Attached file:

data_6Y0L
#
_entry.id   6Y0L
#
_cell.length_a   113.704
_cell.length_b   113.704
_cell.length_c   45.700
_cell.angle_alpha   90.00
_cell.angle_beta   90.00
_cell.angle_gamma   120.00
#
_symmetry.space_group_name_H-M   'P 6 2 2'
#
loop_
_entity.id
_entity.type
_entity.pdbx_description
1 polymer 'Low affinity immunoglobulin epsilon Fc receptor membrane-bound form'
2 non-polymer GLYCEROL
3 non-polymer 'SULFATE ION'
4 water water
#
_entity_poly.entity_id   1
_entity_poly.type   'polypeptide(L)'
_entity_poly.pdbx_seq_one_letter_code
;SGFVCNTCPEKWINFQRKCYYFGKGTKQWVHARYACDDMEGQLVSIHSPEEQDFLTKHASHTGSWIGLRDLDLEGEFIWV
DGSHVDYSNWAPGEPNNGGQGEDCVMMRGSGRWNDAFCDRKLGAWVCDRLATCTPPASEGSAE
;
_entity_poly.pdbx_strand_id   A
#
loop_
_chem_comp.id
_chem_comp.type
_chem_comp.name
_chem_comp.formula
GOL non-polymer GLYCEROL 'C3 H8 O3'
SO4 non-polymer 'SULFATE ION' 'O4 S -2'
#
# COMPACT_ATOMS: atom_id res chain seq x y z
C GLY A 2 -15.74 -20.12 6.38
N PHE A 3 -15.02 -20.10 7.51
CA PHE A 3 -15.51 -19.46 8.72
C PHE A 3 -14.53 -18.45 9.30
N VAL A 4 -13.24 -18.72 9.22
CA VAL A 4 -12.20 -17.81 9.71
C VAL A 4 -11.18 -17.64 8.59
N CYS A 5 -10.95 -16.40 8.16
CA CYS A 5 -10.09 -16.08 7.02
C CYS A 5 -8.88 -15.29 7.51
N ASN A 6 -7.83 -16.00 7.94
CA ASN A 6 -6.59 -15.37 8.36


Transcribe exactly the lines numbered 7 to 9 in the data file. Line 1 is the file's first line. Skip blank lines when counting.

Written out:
_cell.length_c   45.700
_cell.angle_alpha   90.00
_cell.angle_beta   90.00